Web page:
The Utah-based gun manufacturer is taking heat for its customized kit that encases a Glock handgun in Lego bricks – putting the weapon of choice among toy enthusiasts, toddlers, and Batman fans alike into the hands of owners for just a few hundred bucks.
Culper Precision in Provo said to make the Second Amendment “too painful” for people, they want it as a tattoo.
“Here’s one of those childhood dreams coming to life, the Block19 prototype, yes you can actually build Legos onto it,” the company announced on its Instagram page. “We superglued it all together and surprisingly it survived a little over 1,500 rounds in full auto at Shootah this past weekend.”
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The customization options for firearms can be expensive, with the cost varying depending on the design. Some of these designs are very colorful and could really change a person’s overall look when they go shooting in their backyard or at an outdoor range.
“The idea is that customers who have a Gen 3 or 4 Glock 19 with a black polymer frame and have already purchased an aftermarket blank slide … can send that in and we will return a Block19 to them for around $600,” the company’s president, Brandon Scott, told the website.
LEGO and its customers quickly responded to the company’s newest product, a modified toy gun that could be turned into an actual firearm. Comments were swift across social media with some calling it “the most irresponsible” they’ve seen in awhile while others said making guns appear like toys is not worth it because of safety concerns. The kit was no longer available on LEGO’s website Wednesday after Culper Precision received a cease-and-desist letter from Lego for violating their design patents.
What started as a creative idea for Lego’s Technic series, the toy company quickly learned that its attempt to create an engineering set had backfired.
The kit was no longer available on the company’s website Wednesday after Lego sent Culper Precision a cease-and-desist letter regarding their custom design of gun parts and YouTube instructions on how to modify Legos into realistic firearms.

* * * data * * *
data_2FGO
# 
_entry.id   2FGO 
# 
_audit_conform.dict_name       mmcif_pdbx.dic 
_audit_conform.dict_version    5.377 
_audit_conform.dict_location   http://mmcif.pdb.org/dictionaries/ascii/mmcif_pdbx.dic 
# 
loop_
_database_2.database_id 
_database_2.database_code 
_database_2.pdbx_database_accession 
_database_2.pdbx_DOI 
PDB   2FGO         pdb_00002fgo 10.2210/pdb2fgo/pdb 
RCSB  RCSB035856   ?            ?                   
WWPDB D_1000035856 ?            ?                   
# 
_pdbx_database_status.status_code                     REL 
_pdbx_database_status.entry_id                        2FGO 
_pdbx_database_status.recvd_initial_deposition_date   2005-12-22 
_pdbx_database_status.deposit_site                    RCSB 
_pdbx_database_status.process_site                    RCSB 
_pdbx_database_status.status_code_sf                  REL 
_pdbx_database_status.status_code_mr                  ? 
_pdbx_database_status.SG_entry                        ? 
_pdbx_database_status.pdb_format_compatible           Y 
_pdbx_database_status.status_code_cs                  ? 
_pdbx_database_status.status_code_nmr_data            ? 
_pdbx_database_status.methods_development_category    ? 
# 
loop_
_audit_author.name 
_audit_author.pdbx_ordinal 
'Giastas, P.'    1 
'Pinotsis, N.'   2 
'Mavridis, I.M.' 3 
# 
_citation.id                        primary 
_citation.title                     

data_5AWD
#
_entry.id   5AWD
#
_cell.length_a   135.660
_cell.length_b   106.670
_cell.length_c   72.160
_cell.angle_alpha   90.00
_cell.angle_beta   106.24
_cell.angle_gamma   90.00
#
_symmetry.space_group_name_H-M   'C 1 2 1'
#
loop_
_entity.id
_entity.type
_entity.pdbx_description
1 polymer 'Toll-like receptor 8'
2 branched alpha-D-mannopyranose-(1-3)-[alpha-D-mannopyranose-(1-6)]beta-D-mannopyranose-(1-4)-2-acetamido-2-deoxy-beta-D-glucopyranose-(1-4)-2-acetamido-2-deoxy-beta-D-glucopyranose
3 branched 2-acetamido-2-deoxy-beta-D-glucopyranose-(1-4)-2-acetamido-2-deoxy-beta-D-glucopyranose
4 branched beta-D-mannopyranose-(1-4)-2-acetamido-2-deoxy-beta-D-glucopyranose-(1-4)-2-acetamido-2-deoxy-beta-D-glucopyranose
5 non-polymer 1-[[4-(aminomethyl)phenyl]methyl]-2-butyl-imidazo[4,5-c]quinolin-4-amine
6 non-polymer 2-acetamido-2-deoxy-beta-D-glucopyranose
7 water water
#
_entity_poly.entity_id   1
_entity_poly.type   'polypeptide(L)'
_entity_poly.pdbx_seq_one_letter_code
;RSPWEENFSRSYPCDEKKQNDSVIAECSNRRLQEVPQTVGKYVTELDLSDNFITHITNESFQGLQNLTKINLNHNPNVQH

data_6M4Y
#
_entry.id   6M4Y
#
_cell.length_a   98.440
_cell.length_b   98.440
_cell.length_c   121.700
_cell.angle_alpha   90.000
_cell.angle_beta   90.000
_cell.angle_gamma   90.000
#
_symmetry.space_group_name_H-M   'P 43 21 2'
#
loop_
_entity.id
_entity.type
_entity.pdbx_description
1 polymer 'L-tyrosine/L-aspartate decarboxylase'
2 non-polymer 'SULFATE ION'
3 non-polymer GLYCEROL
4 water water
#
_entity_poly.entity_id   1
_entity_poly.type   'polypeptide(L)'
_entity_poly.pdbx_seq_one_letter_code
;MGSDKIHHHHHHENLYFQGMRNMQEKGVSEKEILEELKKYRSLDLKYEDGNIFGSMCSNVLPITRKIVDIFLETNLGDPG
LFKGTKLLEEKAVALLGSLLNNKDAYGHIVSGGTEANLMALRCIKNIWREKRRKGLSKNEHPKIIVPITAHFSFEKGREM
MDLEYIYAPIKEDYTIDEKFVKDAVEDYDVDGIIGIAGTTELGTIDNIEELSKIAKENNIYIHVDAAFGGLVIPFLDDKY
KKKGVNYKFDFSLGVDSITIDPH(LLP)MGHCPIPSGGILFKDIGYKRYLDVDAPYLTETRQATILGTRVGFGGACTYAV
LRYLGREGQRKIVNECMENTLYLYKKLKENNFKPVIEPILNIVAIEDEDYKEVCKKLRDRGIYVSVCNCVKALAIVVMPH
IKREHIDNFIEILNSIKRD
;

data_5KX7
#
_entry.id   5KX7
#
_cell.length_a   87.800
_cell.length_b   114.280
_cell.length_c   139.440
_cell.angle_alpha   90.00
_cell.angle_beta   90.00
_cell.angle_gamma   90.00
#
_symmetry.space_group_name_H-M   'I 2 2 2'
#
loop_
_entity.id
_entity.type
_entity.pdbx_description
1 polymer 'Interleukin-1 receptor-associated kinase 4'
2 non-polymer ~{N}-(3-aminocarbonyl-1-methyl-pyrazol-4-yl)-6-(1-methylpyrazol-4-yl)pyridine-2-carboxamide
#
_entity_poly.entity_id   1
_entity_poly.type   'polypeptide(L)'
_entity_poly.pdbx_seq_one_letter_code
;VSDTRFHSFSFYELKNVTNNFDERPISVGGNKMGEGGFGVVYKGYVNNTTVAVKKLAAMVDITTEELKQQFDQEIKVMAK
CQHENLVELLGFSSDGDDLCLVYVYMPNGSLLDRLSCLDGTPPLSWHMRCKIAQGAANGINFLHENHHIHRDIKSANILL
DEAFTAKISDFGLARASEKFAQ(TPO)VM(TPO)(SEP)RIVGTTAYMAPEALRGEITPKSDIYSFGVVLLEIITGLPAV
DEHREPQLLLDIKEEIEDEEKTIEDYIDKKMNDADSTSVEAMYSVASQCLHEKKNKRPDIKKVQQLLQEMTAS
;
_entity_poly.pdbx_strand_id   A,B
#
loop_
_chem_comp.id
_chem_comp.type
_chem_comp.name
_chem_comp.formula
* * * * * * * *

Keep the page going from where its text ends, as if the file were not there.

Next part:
Lego has demanded that the company stop production of its Block19 kit, citing patent violations.
The inventor Scott Culper told reporters his company had only sold less than 20 kits before complying with Lego’s demands to halt construction and destroy all existing inventory.
“They had a similar reaction to you,” Scott told the newspaper. “Where it was like: ‘Is it wise to make a gun look like a toy?’”
Legos are not only for children, they’re also firearm-encasing. A New York attorney says that a Lego encased Glock could be illegal in the state because it is disguised to make it look like something else (a toy).
An Attorney from the Giffords Law Center told The Washington Post about Legos and firearms. He said there isn’t any federal law stopping guns from being made to appear as toys but New York State prohibits residents disguising their firearms by making them look like something other than what they really are – meaning this Lego-covered gun may break some laws!
Culper has been overwhelmed with joy and happiness over Block19! It’s a match made in heaven, they say.
The Culpepper Arms Company is very grateful for all of the attention that it received worldwide from its new product: Block 19. In their statement released yesterday on their website “, they emphasize how rewarding this opportunity to talk about shooting sports enjoyment can be.”
The company said it built Block19 to show new firearm owners that guns aren’t just for law enforcement types or past, current military members.
The Lego spokeswoman confirmed Culper has agreed to remove the toy from its website and stop making anything similar in the future.
- Lego’s new toy gun has backfired
- The company says it built Block19 to show new firearm owners that guns aren’t just for law enforcement types or past, current military members
- 20 kits of Block 19 was created before the request to stop production and destroy all inventory
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